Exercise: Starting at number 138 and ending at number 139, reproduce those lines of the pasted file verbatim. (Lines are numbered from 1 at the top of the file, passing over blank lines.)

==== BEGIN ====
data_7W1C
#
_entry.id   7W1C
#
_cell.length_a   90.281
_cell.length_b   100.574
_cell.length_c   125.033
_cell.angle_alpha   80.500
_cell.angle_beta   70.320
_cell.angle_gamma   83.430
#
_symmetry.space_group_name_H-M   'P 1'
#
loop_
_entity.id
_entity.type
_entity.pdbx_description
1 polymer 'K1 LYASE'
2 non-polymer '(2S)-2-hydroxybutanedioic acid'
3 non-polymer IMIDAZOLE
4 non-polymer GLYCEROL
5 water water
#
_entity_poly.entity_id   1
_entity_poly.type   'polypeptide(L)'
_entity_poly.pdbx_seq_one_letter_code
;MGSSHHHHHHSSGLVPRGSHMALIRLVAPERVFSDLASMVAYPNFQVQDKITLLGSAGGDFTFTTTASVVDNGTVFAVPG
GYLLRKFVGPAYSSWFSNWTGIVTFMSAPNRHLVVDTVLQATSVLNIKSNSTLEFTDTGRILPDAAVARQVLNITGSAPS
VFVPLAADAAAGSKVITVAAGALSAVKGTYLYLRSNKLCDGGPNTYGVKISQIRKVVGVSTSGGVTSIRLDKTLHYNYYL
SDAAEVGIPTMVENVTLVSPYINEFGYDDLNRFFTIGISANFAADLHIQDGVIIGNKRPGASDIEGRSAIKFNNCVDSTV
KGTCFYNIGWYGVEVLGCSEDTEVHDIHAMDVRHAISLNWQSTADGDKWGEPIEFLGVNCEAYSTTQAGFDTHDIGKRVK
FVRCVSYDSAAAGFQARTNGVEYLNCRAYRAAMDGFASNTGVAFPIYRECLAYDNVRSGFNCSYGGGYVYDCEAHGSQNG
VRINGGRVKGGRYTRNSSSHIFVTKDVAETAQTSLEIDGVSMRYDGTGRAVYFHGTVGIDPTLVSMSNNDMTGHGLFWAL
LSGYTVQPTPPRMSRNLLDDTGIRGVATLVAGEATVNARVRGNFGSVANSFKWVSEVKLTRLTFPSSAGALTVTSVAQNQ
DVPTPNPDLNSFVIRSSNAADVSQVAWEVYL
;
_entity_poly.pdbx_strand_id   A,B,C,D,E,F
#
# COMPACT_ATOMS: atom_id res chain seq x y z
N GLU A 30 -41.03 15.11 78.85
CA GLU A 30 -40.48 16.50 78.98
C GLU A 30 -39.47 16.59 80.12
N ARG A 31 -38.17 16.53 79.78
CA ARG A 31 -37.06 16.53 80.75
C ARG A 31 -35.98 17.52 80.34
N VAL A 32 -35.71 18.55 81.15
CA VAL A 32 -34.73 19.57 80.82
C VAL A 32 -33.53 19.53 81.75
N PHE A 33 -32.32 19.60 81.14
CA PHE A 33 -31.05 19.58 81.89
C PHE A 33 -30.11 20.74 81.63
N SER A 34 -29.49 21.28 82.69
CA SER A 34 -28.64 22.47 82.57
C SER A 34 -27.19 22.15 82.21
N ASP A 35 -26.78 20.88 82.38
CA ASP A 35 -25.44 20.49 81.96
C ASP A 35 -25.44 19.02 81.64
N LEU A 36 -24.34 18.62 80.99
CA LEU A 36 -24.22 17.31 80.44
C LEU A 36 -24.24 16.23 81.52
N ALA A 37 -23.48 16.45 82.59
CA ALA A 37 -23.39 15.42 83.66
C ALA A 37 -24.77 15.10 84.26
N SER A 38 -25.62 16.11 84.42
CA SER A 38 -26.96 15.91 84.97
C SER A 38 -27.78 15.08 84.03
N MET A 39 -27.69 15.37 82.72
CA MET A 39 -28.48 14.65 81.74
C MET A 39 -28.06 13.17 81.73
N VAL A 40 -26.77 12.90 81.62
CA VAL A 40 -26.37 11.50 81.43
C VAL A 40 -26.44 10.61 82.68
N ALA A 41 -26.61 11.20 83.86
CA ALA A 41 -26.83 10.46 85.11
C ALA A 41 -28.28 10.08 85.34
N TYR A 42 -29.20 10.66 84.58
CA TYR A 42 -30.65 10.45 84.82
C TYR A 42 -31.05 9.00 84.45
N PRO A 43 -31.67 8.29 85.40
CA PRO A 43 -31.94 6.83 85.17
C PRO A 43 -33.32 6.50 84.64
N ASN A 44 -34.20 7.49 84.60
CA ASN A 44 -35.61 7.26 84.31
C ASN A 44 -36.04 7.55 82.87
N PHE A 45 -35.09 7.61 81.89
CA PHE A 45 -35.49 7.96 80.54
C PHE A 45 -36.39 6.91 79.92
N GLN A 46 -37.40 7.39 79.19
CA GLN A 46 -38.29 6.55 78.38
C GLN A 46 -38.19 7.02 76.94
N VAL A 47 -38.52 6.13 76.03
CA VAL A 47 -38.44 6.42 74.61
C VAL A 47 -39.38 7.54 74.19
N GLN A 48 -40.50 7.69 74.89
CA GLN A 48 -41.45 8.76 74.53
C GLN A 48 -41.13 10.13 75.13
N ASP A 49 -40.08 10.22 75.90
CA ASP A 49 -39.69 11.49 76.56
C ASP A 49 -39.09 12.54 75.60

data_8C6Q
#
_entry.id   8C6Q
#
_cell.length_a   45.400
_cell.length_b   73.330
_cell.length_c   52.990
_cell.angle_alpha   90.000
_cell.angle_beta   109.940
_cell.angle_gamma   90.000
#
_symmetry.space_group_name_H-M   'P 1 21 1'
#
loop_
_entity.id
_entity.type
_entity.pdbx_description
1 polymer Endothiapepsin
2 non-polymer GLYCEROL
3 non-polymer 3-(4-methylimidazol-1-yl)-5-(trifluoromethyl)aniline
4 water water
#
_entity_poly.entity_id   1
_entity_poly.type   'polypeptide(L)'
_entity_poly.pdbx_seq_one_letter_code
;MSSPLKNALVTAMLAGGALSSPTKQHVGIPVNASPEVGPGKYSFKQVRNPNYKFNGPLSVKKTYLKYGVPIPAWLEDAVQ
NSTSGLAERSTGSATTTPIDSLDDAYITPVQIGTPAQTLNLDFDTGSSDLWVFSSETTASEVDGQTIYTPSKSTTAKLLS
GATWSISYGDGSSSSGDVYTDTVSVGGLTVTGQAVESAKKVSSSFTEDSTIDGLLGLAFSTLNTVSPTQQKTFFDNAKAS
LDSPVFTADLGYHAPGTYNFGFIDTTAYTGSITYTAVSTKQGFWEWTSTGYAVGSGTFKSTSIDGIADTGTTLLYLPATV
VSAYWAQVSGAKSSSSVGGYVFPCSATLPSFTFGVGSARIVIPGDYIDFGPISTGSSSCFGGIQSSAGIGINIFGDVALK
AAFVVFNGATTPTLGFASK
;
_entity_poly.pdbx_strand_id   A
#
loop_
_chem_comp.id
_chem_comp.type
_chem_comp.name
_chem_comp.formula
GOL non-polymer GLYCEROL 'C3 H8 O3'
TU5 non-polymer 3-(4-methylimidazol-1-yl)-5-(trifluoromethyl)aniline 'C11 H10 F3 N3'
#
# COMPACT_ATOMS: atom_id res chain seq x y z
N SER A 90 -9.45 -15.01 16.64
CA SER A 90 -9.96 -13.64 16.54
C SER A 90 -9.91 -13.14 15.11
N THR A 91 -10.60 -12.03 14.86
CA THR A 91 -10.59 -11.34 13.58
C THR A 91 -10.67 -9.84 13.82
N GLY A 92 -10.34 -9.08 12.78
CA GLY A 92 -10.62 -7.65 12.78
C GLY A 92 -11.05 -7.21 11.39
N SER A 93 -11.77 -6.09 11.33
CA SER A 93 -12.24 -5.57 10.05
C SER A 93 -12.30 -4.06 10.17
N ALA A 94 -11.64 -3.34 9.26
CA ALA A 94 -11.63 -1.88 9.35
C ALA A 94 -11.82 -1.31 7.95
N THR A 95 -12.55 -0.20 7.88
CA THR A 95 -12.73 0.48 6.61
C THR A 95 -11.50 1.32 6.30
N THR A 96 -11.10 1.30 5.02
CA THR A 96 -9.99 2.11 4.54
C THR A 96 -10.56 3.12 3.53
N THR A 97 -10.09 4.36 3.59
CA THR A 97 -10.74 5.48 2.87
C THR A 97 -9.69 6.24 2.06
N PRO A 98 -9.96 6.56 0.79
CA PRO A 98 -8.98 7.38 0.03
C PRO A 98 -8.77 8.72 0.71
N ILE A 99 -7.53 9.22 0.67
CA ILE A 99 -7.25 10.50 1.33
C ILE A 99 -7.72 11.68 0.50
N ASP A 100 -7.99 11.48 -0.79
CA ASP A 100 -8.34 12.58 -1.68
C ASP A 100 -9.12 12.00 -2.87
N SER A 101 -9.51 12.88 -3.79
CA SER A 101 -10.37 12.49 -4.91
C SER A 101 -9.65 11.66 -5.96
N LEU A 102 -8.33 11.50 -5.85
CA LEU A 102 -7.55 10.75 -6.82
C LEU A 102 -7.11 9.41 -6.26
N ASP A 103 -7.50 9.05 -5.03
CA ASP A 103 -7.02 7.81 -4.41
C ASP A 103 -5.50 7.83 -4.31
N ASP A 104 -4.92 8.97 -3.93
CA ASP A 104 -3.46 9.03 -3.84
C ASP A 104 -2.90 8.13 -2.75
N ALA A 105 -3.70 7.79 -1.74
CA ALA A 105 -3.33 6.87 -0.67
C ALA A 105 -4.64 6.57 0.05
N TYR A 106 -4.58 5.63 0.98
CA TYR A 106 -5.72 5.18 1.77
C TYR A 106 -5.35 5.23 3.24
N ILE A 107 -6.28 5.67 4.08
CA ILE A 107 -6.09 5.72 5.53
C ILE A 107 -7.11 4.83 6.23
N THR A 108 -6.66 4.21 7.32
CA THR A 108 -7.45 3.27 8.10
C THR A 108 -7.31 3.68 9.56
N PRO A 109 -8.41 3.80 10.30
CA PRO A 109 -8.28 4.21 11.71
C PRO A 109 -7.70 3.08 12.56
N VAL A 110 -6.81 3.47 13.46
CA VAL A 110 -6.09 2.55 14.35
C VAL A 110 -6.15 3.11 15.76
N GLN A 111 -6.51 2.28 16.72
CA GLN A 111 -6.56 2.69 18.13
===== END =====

_chem_comp.formula
GOL non-polymer GLYCEROL 'C3 H8 O3'